By Julie Finley
I had recently paid my respects towards Rowland S. Howard’s latest album, Pop Crimes. . . as it was my favorite record of 2009 (and probably one of my favorite albums of the entire decade!) With reluctance I need to pay my respects in the way I wish I never had to, but. . . Rowland has unfortunately passed away.
This news has been particularly gut-wrenching for me to take, as I always perceived Rowland as a beau ideal. . . mi El Ídolo. I know there are many fans out there who are probably feeling as knifed in the heart as I do, but I’m also positive that many people out there probably cannot relate to that feeling in regards to him (I’m sure if one of their favorite musicians passed on, they might begin to understand).
At the same time, there are some people who will never comprehend the idea of feeling distraught over a passing icon. . . they would prey upon someone else’s sorrow and persecute what they saw as a weakness for fun.
In essence, when you’re an adult, you’re expected to carry on with the business at hand (but somehow its OK to gush tears for an “A-lister”. . . explain that one!) Its easier to explain idolatry when you’re younger. . . but when you get older, the world expects that you’ve gotten over shit like that. So I’ve been forced to “keep a poker face so well. . . ” on the surface.
However, that’s on the surface. Under the surface. . . Rowland’s death mortifies me like it was a death of one of my friends or family. I guess I attribute that to the fact that for more than half of my life, I’ve been a diehard fan of his. . . not a casual listener, a diehard with a vengeance! I never met him or communicated with him, nor did I ever get to see him perform live. I knew nothing of him personally, but somehow what he conveyed through his music, was unflinchingly honest, a characteristic that I find trustworthy and comforting, even if what is being said is cynical and ugly!
The truth will beat out a bullshit story any day, and I appreciate the fact that many moments of my life have been graced with his soundtrack. His approach to lyrics, along with the musical accompaniment, honestly made me feel like I did know him. He opened up and bled. . . and he bled on the page and ear! His music affected my feelings in ways that are hard to describe, but easy to feel. His style and delivery made it very easy to muster up inner emotions, and that wouldn’t have been possible without his vulnerable talents that seethed from his soul! How could I NOT fall in love with that?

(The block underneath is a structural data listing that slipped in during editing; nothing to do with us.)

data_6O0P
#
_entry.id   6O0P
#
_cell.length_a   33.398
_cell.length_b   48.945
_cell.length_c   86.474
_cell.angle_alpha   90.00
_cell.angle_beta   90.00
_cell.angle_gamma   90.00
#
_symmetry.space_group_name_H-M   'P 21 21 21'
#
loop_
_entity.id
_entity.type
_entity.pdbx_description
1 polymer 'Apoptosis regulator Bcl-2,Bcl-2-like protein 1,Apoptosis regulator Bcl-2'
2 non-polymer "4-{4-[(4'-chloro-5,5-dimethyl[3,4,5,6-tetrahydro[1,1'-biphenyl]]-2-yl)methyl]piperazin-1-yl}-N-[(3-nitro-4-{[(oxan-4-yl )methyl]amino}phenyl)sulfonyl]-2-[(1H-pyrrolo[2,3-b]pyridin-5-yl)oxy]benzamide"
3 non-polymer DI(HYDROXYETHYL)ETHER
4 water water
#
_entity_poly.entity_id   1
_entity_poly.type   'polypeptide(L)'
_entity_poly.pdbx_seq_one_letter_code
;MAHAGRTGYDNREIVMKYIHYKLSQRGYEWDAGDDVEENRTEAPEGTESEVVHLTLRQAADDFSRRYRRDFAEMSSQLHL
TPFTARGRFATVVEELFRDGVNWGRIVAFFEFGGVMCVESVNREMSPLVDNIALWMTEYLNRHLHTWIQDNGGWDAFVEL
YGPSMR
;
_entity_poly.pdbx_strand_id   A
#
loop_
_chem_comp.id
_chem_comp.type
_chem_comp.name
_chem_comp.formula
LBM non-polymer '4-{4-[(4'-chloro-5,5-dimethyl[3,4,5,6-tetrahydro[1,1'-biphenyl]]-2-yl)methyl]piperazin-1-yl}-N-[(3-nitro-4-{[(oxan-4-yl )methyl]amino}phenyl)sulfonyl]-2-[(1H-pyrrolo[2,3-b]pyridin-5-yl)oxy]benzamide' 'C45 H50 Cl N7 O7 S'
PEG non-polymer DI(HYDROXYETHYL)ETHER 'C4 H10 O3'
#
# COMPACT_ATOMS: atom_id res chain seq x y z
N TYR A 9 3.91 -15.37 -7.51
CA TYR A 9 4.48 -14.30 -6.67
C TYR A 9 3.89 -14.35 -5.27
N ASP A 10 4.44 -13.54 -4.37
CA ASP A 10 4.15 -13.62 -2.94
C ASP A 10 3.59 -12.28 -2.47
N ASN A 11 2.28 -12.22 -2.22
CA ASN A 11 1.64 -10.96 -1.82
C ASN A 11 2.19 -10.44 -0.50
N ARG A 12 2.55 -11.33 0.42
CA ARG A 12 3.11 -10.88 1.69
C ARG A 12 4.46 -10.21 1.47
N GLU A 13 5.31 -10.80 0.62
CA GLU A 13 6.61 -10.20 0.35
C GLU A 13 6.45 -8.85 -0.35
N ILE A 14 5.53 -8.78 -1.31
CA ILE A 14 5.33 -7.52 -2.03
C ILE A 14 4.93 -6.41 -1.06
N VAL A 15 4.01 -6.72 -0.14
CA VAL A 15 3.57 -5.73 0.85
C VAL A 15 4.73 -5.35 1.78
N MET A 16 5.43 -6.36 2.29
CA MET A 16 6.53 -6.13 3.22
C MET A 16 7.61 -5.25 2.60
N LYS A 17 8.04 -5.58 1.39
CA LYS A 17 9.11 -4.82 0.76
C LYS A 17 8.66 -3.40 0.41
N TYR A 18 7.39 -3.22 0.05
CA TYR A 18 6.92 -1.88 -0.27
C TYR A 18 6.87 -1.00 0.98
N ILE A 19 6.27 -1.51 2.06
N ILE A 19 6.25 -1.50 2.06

I am reluctant to admit that the day I learned of his passing, I came home from work and I cried to myself in the shower. . . let the snot and tears wash down the drain, and the running water covered up my yelps and heaves. I’m not sure if that makes me weaker or stronger, but I definitely needed to, as I felt like I was going to explode! I still feel sallow. . . like I’ve been kicked in the stomach. . . this is a bitter pill to swallow! As much as this tugs at my heart-strings, I feel more empathy for his family and close friends. As a fan, I feel loss. . . but he was someone’s son, brother, lover, and best friend! They have my boundless condolences, and my infinite respect.
The night before he died, I had a dream with him in it—I don’t remember if he spoke or whatever—but I remember seeing him with a cigarette, sort of grinning through a cloud of smoke. I have heard from another diehard fan of his that he dreamt of Rowland that night, too. . . that Rowland had an acoustic guitar he played to a very select handful of fans. Maybe that was Rowland’s way of saying goodbye to his fans. . . telepathically. If so, thank you, Rowland. Thank you. . . forever!
He is now “. . . Outta the black, and into the ether. . . “